Who is the Heir to Aleister Crowley?

I’d like to launch right into my Part 2 on ‘Communist Conspiracy and Murder as a Fine Art’; but in order to make that eventual post more succinct on the parallels between Roman Polanski and Orson Welles as they may relate to the Tate-LaBianca murders and the Black Dahlia cases respectively; I first need to delve into the question of ‘who was the true heir to Aleister Crowley’? The many links to the Crowley set permeate the back story of the cult scene which seems to have given emergence to the Charles Manson crowd. We may not arrive at a definitive answer, but exploring the question of Crowley and urban legends about his heir (to wit the figures of L. Ron Hubbard and Kenneth Anger via their mutual relationships with Jack Parsons) seems to be important in terms of examining the paradigm I’m suggesting.

Image result for hubbard crowley parsons
Aleister Crowley, Jack Parsons, and L. Ron Hubbard may be strong cultural influences on the Tate-LaBianca Murders

As I’ve previously blogged, there seems to be good evidence of revolutionary protosocialist or protocommunist belief associated with John Milton’s idea of Satan as a tragic hero and revolutionary figure. It can be seen that figures like Satan, Spartacus, and Prometheus have similar symbolic components, and that they potentially factored into ideas of writers like Percy Bysshe Shelley, Mary Shelley, and even Karl Marx. Milton’s Satan seems to have inspired a wave of intellectual revolutionary thinking in Russia as well.

Surrealism, in the views of some commentators, may be a similar movement which takes up this history of ‘black romanticism’, and has very clear linkages to both Russia and communism in its origins. Although it does not seem to be often directly associated with satanism, the movement has a clear occult focus. As I pointed out in my previous blog, there are many such connections around communism, Surrealism, and the Black Dahlia case.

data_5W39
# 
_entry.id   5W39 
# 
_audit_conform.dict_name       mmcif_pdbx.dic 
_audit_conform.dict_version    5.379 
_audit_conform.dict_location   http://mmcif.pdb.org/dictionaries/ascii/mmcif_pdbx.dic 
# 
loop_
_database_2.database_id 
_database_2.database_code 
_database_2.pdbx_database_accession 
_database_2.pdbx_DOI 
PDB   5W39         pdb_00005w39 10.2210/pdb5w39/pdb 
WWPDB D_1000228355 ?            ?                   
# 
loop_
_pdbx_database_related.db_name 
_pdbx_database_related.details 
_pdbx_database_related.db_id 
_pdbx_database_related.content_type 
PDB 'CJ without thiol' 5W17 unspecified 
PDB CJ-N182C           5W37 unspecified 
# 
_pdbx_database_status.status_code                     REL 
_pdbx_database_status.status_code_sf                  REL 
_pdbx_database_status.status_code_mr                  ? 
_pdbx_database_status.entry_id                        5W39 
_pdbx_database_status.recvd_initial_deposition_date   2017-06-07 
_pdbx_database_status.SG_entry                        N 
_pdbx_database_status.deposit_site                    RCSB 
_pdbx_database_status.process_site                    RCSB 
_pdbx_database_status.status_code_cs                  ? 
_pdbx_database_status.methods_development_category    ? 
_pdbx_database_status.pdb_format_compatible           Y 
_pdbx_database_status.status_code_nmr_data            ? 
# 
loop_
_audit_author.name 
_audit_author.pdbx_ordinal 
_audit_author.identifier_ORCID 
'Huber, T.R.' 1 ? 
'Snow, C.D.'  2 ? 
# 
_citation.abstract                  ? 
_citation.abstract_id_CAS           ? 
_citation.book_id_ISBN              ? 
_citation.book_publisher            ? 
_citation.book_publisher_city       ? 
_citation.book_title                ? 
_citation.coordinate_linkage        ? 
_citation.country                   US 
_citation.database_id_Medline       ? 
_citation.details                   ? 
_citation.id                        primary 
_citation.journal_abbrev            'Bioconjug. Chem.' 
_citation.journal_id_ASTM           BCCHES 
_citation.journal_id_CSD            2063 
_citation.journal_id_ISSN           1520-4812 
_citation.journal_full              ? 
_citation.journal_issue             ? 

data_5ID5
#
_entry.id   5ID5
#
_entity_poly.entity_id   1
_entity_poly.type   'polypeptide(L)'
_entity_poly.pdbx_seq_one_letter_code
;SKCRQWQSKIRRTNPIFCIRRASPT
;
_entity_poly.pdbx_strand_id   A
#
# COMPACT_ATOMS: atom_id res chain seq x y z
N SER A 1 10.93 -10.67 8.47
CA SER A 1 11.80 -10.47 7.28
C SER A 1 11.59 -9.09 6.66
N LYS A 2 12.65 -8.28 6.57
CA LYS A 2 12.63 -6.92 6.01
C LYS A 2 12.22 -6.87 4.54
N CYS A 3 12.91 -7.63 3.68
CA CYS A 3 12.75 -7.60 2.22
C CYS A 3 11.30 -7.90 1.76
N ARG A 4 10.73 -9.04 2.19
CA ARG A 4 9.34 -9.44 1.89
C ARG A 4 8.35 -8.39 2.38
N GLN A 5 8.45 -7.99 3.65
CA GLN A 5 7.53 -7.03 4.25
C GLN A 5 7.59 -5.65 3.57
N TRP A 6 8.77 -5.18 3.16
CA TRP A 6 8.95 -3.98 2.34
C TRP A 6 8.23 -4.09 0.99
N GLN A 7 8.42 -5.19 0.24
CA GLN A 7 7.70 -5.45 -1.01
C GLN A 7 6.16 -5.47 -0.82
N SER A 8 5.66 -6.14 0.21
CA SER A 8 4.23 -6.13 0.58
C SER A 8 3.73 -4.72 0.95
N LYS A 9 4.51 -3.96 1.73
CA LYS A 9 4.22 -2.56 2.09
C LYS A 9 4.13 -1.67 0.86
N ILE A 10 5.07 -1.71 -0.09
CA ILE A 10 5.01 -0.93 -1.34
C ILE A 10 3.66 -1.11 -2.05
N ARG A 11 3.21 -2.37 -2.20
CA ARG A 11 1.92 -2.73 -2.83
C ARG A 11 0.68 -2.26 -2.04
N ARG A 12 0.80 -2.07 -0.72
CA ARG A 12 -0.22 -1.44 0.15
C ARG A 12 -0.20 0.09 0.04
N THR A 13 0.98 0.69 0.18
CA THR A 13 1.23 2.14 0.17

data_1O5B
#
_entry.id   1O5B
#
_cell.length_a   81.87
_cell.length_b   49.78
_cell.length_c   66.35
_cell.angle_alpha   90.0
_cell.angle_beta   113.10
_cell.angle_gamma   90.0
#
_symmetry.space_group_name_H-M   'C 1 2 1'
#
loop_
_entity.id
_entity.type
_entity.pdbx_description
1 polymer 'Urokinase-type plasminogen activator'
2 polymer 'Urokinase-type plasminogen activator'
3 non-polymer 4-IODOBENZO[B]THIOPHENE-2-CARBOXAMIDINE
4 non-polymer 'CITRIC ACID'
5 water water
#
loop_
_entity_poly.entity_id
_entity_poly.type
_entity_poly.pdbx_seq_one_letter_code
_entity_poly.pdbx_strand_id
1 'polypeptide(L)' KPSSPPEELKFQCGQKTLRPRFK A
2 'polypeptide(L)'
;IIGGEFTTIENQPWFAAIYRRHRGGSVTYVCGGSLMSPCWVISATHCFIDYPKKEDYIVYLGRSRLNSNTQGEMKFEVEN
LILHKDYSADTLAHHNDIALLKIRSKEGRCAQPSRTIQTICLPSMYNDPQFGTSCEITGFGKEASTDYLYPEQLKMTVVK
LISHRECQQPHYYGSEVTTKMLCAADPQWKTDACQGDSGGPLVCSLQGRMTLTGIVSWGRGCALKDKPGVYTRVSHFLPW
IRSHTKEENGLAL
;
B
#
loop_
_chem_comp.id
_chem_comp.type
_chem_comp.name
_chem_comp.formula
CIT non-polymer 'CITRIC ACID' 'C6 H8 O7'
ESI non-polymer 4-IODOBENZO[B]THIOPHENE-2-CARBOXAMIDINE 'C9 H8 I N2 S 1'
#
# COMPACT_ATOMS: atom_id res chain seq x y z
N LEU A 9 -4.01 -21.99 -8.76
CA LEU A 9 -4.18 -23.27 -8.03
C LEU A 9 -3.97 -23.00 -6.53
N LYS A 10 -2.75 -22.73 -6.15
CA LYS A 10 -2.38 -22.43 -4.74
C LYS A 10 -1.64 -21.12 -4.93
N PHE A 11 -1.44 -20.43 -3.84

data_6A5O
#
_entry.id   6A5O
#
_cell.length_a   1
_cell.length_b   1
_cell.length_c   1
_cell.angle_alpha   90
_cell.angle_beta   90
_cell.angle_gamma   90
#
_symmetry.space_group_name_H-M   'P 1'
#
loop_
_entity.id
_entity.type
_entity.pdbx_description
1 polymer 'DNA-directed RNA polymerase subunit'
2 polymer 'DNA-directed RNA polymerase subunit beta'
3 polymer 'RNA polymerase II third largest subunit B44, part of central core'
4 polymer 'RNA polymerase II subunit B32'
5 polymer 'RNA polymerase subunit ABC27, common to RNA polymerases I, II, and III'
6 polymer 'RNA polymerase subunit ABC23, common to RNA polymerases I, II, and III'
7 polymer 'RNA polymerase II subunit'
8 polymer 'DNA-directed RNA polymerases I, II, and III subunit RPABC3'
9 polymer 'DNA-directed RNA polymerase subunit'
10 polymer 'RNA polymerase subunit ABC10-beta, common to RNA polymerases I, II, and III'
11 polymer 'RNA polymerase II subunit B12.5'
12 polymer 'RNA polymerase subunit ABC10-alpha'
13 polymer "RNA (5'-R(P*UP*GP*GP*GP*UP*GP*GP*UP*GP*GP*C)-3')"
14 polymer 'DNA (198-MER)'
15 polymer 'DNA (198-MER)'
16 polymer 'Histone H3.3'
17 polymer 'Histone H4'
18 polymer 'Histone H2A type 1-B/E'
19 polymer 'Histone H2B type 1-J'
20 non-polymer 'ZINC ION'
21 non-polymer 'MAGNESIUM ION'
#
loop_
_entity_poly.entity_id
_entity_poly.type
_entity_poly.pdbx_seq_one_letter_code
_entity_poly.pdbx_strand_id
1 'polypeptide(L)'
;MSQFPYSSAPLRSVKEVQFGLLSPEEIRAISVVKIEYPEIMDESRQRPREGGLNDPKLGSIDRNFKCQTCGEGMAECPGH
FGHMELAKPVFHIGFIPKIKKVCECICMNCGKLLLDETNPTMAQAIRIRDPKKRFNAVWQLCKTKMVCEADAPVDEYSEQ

In addition, I have blogged quite a bit here about the movement known as Theosophy; which was most likely at its origins strategically linked to Russian espionage. Theosophy certainly was an influence on Surrealism via way of figures like Wassily Kandinsky and Kazimer Malevich (potentially also Piet Mondrian and Nicolas Roerich). Figures from the US scholarly community and British intelligence in India had identified Theosophy’s founder Helena Blavatsky as a probable Russian spy.

From an information perspective, Theosophy seems to have had a significant, if indirect, impact on Nazi ideology and symbolism, as well as a close association with the original spread of ‘The Protocols of the Elders of Zion‘ via way of presumable Theosophist-Okhrana agent Yuliana Glinka (in a way which may evoke modern Russian instigation of the far-right political groups).

In addition, although Theosophists might dispute a satanic context, I have taken interest in Blavatsky’s popularization of Nostradamus and Lucifer in the body of her theosophical texts, because of the above noted reasons and the possible alignment with the seeming pro-Russian conspiracism of Orson Welles. As I have written on extensively, Orson Welles found himself very close to both British and Russian intelligence and anti-fascist propaganda campaigns (these can be seen to be principally Russian-influenced). As a magician, and popular satanist associated with terms like “The Beast 666”, Crowley can also be seen as similar to Welles for his potential alignment with British and Russian intelligence .

Of note, Aleister Crowley may have seen his birth in the same year as the founding of the Theosophical Society as auspicious – and he seems to have placed Blavatsky as his predecessor in the imaginary hierarchy of his church.

Welles also seems to have had some indirect and direct associations with Aleister Crowley. Welles specifically noted that his paternal grandmother had been involved in ritual animal sacrifice and associated with the invocations of Aleister Crowley and Helena Blavatsky. Although, when Crowley apparently sought to work directly with Welles later on however, Welles rebuffed him.

Before he went to Hollywood, Welles does seem to have been interested in the devil. One of Welles’ first major abandoned projects was his ambitious script “about the devil” called ‘Bright Lucifer.